A Sept. 23 NewsBusters post by Ken Shepherd appears to misleadingly cite news accounts to claim that Sarah Palin's intial refusal to allow reporters to cover meetings with foreign leaders at the United Nations is equivalent to Barack Obama's closed-door meetings with leaders on his European trip earlier this year.
Shepherd cited "a 7-paragraph article" by the Associated Press about how Palin "[Banned] reporters from meetings with leaders," adding that "A review of media coverage from Obama's behind-closed-doors chats with European heads of state, however, shows no such complaint by the media about a lack of access." But the article to which Shepherd linked now goes to a longer AP article that, if it didn't tell the full story, it does now:
The GOP campaign, applying more restrictive rules on access than even President Bush uses in the White House, banned reporters from the start of the meetings, so as not to risk a question being asked of Palin. [emphasis added]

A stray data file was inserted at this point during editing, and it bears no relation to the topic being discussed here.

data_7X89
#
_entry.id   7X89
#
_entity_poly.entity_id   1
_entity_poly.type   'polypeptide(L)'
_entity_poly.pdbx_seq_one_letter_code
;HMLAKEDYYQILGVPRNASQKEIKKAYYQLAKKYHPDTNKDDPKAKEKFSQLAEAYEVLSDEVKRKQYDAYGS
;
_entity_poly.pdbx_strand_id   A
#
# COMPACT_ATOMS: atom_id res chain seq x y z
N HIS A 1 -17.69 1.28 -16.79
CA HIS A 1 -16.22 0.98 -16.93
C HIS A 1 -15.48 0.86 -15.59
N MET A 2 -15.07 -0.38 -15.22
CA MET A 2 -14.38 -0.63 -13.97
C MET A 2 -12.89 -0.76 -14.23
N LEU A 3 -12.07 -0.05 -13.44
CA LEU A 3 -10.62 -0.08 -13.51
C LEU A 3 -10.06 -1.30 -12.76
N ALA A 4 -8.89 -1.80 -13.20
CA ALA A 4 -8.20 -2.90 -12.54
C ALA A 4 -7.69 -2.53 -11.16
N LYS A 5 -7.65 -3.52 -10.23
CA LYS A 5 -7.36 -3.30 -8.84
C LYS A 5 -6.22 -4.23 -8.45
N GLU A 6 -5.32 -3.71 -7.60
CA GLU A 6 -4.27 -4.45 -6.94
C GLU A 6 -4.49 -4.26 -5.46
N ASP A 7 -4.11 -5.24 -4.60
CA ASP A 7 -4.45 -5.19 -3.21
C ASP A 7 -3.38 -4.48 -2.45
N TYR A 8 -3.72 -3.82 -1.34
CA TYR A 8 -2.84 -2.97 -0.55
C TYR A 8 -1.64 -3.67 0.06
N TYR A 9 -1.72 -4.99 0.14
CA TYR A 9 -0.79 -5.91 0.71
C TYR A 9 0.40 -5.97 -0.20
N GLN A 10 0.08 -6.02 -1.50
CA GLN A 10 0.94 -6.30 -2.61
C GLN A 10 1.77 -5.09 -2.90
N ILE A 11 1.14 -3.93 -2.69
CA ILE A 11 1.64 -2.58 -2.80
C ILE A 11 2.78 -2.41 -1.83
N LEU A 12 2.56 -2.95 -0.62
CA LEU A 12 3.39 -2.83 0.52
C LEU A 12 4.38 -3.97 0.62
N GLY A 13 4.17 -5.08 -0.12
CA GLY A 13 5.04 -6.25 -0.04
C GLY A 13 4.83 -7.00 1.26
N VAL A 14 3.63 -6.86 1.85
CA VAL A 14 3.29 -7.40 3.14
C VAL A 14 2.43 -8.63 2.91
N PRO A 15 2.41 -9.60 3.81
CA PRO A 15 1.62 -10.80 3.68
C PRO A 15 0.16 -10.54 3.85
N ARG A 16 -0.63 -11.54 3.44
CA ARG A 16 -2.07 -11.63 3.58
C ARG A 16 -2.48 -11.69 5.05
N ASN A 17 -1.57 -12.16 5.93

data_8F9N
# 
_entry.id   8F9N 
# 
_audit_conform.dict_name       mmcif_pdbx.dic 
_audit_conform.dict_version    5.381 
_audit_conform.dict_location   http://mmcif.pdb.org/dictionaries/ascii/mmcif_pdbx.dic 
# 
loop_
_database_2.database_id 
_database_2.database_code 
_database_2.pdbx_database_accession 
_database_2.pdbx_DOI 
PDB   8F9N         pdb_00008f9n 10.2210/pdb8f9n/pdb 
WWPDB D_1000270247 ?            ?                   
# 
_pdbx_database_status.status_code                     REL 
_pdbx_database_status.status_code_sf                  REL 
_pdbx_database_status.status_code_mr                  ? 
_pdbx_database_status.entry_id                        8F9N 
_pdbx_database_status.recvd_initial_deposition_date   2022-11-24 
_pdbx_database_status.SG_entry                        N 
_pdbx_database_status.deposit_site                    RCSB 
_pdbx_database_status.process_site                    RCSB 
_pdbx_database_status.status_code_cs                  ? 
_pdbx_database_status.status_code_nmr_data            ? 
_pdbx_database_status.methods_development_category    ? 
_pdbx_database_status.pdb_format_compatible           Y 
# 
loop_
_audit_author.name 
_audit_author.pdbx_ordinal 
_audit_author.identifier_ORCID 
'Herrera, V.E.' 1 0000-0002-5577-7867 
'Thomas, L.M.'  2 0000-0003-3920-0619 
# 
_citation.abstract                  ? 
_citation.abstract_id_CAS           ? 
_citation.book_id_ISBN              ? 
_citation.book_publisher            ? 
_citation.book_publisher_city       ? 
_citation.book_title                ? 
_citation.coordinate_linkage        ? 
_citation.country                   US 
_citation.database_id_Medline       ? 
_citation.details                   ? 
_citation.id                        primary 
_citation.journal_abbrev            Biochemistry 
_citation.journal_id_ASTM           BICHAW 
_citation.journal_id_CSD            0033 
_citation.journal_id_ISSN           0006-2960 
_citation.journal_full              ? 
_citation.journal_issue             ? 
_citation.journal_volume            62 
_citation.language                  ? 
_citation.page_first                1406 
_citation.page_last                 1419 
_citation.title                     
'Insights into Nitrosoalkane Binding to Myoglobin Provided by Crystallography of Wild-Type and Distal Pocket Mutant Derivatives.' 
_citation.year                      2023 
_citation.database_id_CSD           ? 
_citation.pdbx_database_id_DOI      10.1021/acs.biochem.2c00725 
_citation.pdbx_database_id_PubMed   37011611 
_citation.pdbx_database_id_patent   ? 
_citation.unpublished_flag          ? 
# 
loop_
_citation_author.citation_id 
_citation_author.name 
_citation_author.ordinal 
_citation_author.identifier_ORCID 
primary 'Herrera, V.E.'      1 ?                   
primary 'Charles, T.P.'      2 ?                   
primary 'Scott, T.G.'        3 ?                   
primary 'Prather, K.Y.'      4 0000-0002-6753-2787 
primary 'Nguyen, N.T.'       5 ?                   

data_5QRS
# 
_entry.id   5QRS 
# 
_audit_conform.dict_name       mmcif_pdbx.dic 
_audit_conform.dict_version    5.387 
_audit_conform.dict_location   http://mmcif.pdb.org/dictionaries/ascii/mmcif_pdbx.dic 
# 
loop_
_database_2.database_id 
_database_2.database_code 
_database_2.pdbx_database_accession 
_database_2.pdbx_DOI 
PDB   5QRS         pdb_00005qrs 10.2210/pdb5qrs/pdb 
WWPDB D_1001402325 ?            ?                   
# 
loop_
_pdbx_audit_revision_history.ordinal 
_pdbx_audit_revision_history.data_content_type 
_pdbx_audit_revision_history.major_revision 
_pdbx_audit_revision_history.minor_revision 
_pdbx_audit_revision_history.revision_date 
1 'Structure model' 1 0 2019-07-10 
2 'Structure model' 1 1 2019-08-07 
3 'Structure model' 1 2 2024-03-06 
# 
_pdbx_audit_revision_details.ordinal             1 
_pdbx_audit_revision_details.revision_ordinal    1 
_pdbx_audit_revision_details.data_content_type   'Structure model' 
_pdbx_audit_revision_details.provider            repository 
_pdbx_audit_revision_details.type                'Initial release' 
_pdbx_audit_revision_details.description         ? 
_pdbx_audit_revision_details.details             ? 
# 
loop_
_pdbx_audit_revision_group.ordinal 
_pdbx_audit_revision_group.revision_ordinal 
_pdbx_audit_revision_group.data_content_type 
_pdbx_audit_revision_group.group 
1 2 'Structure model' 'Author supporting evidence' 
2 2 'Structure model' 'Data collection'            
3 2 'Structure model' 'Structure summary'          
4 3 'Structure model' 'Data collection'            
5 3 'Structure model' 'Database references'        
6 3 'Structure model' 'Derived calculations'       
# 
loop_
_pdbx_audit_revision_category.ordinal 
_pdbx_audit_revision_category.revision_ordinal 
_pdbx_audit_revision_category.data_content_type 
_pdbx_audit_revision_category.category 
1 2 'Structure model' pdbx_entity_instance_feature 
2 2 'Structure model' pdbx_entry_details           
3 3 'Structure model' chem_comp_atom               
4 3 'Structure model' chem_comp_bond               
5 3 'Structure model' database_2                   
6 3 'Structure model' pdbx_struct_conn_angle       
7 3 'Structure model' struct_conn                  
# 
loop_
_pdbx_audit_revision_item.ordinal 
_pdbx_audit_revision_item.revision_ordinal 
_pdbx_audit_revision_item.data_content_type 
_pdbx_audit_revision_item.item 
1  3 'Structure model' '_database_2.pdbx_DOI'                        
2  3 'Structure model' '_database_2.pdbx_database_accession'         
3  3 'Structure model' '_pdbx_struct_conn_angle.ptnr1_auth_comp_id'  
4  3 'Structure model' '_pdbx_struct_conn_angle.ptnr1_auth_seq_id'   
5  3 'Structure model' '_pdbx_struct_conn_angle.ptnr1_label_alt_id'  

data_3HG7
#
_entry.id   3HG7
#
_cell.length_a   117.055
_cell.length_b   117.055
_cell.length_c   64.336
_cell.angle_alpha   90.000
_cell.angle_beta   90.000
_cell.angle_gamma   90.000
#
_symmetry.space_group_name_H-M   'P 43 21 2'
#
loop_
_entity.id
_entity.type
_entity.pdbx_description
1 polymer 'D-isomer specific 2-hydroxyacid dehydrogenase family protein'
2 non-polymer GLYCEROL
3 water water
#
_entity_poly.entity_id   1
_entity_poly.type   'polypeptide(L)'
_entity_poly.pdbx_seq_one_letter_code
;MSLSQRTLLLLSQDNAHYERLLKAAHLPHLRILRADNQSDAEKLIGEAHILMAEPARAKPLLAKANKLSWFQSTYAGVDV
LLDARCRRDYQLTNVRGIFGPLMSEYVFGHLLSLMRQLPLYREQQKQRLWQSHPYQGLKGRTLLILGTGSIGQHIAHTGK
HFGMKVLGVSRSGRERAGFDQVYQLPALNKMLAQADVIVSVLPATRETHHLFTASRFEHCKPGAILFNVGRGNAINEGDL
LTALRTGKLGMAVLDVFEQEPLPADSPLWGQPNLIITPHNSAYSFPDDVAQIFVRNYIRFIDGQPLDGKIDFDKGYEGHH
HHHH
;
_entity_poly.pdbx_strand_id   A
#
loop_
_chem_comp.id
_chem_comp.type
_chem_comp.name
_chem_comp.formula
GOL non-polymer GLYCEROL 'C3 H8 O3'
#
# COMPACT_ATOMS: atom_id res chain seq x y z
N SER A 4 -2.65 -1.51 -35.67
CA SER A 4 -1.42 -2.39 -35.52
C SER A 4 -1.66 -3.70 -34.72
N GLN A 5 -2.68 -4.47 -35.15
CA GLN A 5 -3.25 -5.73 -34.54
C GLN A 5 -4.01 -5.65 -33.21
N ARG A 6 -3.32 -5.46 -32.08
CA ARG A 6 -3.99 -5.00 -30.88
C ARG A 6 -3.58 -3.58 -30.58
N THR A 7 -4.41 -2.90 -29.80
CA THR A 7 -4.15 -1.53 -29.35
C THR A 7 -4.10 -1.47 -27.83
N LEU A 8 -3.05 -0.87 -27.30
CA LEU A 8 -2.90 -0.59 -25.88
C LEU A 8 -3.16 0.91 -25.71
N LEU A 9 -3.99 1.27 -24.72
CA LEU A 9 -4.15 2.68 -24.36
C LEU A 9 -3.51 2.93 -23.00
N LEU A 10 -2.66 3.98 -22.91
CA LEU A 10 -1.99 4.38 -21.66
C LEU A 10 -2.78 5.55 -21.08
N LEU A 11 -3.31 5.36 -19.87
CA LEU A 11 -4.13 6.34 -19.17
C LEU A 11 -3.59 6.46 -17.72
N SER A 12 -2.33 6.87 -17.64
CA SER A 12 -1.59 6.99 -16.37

McCain aides relented after news organizations objected and CNN, which was supplying TV footage to a variety of networks, decided to pull its TV crew from Palin's meeting with Karzai.
Bush and members of Congress routinely allow reporters to attend photo opportunities along with photographers, and the reporters sometimes are able to ask questions at the beginning of private meetings before they are ushered out.
At least two news organizations, including AP, objected to the exclusion of reporters and were told that the decision to have a "photo spray" only was not subject to discussion. After aides backed away from that, campaign spokeswoman Tracey Schmitt said the reporter ban was a "miscommunication."
So the problem was not that Palin banned coverage of the entire meeting; it's that she banned coverage of the beginning photo op. Shepherd offers no evidence (at least not in the AP article he cites) that Obama banned reporters from any opening photo op.
Meanwhile, a Sept. 23 post by Brent Baker baselessly accused NBC of being "jealous" that it's "the only broadcast network evening newscast snubbed so far by Palin," thus purportedly motivating it to "devote a full story to how reporters were initially barred from her photo-ops with foreign leaders and her general lack of availability to the press."